EDIT: NEW with Textivate: Student passwords. Students can now save progress on sequences and continue on other devices, or at a later date.
I LOVE Textivate! Textivate is a website that allows students to manipulate texts in various ways. And it’s SO easy to use. You paste in your text, hit “textivate” and you have 20+ activities ready made to give your students repetition in reading, but in interesting ways. It has a few subscription options, but I strongly suggest getting the pro. It ends up being about $50 for a year and you’ll get your money’s worth quickly.
Here’s a short list of how I use/plan to use Textivate, and then I’ll get into some details.
- Review a class story
- Differentiate instruction
- Practice textbook vocab that I don’t want to use in class
- First person (singular and plural) practice
- Sub-work/homework (when we go 1:1)
- Easy bail out move
1. After reading a story with the class, set up a story for students to review on their own, or maybe you aren’t feeling hot one day so you paste the story, send out the link, and let students go! There are a couple different ways to have students review stories. You can set up a challenge where students do different activities for different amount of points. Or you can set up a sequence where you decide which activities students do. Currently, sequences are all or nothing. Either you get it done, or you don’t. Unfortunately students didn’t always have enough time to get through a sequence in a class period. It could work well for homework, but if I’m using textivate in class, I’m going to go with a Challenge.
2. BUZZ WORD ALERT. Differentiation! There are so many ways to support students at varying levels with Textivate. From adding alternate texts, to images, to videos. There is so much that you can add along side your primary text to support comprehension. When you do challenges, and allow students to pick the activities that they want to do, they will pick which activity is useful to them!
3. When you have a textbook, how do you include every single low-frequency word that they give you? You put it into a Textivate match activity and let the students go! I have a hard time fitting “Ferris Wheel” into enough context so that students can acquire it. BUT I can give them these lists where they can practice the absurd vocabulary that a textbook manufacturer thinks my students should know.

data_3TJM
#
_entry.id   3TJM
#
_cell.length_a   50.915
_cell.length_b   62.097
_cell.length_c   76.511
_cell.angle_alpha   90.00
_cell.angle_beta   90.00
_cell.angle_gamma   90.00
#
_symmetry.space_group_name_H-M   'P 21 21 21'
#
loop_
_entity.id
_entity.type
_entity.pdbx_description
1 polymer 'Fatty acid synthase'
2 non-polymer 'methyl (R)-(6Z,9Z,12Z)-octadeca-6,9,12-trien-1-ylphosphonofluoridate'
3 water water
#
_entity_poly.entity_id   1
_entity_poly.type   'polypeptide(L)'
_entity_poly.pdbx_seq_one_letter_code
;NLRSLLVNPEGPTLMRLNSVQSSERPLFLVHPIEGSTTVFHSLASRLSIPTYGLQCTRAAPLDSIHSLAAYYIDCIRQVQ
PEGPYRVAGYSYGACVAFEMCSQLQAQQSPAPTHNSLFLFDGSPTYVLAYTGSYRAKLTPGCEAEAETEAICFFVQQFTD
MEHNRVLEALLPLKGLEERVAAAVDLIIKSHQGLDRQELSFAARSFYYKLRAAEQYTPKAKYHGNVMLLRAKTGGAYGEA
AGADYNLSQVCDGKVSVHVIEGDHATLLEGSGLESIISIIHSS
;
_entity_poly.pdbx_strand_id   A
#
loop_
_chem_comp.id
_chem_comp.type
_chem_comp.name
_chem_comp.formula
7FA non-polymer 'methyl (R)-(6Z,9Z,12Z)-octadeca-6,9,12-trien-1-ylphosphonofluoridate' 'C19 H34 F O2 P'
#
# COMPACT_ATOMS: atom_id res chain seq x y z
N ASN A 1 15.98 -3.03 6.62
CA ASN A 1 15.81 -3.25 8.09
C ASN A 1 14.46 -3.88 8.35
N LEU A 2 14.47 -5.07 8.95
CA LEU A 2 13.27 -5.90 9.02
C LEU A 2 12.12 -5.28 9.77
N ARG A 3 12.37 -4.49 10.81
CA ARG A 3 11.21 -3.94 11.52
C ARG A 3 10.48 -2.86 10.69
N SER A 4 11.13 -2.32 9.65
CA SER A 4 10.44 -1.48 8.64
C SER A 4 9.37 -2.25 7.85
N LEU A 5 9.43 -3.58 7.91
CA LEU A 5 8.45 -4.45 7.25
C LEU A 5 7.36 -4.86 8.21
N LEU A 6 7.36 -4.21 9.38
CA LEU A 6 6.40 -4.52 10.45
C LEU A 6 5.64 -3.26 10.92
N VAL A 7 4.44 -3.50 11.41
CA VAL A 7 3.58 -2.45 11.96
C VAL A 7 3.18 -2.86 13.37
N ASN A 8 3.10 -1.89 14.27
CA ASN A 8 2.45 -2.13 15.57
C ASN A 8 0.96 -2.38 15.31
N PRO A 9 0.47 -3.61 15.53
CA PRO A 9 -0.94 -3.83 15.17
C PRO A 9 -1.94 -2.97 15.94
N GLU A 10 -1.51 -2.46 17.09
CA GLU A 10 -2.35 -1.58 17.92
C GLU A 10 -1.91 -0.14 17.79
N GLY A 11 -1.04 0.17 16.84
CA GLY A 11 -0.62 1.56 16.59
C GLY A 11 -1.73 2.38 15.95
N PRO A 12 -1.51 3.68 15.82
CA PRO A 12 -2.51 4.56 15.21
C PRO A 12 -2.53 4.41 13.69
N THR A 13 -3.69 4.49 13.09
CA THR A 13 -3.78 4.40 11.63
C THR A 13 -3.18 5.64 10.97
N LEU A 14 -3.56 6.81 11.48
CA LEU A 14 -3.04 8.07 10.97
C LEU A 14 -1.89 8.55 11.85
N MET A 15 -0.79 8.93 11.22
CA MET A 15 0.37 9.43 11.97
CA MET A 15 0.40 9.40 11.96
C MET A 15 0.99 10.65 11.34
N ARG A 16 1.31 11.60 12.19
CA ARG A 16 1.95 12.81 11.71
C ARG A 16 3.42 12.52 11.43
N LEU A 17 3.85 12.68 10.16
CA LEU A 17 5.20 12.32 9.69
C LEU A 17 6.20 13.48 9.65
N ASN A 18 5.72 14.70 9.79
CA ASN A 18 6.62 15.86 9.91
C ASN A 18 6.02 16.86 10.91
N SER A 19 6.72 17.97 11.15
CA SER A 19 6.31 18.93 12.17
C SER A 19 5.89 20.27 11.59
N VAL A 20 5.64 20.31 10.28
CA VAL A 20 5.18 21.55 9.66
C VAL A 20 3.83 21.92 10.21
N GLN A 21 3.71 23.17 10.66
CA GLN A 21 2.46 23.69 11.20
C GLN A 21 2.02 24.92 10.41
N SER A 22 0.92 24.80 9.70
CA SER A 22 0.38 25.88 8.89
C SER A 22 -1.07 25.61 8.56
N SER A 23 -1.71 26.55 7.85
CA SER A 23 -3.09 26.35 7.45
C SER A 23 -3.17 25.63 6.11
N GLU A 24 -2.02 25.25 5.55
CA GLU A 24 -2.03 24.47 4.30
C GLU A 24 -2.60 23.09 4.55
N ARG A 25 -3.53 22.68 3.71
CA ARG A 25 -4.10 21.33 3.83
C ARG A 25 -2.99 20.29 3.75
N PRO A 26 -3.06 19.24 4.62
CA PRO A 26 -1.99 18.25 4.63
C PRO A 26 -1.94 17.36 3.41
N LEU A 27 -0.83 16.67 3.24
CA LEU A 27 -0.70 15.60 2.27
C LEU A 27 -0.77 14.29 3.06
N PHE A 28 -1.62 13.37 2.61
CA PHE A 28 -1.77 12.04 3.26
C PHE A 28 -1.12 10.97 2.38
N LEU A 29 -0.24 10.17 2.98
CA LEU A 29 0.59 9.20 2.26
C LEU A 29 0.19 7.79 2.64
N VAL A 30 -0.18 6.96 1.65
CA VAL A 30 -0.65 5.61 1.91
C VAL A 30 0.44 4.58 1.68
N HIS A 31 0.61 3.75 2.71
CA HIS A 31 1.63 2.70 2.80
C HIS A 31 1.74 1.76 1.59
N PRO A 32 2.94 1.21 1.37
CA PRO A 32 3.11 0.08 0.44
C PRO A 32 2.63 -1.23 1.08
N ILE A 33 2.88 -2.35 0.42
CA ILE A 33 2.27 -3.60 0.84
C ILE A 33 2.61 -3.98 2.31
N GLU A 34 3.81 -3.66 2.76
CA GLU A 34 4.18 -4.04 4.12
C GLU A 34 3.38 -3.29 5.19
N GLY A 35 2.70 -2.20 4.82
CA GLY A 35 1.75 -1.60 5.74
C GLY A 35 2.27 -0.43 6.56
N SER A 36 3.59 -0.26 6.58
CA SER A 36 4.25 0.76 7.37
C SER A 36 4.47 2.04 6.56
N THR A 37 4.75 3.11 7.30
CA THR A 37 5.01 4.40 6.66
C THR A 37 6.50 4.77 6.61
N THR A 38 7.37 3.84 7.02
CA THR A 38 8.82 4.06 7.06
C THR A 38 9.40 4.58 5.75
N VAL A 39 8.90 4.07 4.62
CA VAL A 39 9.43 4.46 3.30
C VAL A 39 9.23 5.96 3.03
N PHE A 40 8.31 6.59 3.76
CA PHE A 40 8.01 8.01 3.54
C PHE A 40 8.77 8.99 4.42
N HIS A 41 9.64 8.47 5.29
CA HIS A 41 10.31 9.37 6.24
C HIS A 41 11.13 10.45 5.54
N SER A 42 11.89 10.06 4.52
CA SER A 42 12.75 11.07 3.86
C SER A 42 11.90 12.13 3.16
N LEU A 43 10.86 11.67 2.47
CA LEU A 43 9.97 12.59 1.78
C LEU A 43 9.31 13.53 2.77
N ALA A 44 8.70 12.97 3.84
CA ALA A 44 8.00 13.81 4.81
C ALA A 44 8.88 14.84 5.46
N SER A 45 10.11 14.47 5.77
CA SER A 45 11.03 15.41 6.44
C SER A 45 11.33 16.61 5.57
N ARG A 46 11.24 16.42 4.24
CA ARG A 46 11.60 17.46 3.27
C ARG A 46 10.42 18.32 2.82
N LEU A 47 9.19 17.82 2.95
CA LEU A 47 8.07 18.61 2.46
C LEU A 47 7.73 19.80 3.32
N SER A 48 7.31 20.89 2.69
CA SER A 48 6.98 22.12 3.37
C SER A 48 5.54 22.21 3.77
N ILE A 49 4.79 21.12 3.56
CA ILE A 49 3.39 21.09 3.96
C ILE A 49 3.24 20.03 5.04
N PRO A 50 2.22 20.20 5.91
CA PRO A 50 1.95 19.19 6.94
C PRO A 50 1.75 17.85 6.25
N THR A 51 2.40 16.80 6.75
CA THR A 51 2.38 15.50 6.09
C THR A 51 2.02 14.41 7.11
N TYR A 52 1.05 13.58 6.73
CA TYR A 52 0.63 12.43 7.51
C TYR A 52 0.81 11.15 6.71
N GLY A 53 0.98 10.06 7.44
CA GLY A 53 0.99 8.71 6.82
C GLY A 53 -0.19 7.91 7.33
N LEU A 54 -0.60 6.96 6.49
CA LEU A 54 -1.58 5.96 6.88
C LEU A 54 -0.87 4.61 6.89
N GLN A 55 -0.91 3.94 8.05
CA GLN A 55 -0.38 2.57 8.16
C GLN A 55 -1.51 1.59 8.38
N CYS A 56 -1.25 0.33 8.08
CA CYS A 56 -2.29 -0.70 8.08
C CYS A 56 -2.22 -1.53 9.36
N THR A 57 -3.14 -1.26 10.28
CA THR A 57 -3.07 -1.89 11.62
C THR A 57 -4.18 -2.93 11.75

4. This is one of those things that I’m GOING to start doing more of. I started messing around with Textivate PLUS (Textivate’s pre-made French Units) to learn a little French. I feel comfortable enough trying to talk about myself in French because of the reading and listening I’ve done with first person texts. I have a rough time fitting in person in my classes so I’m excited to see what this can potentially do for my students!
5. When we go 1:1 next year my line up for Sub Work is going to include Sr. Wooly and Textivate. Didn’t finish a sequence in class? Oh, well just take it home and finish it there! Your parents want me to give you more homework? Ok have a sequence! Your parent wants you “practicing more” Spanish? Have a sequence! I’m so excited for this!
6. Class story fall flat? Project Textivate in front of the class and go to town! Although it’s not super Comprehension based, a great bail out is to have students spell out a story using Textivate. Or if I’ve recently given a vocab matching activity, we can do that as a class. Just gotta make sure you already have something in Textivate and you can bail yourself out of almost anything!
So once again, I LOVE Textivate. Go check it out!
4 thoughts on “How I use Textivate in class”
Thank you!! I’ve been hearing a lot about it and I’m ready to dive in!
Thanks! Are there free options for it or is it only with a subscription?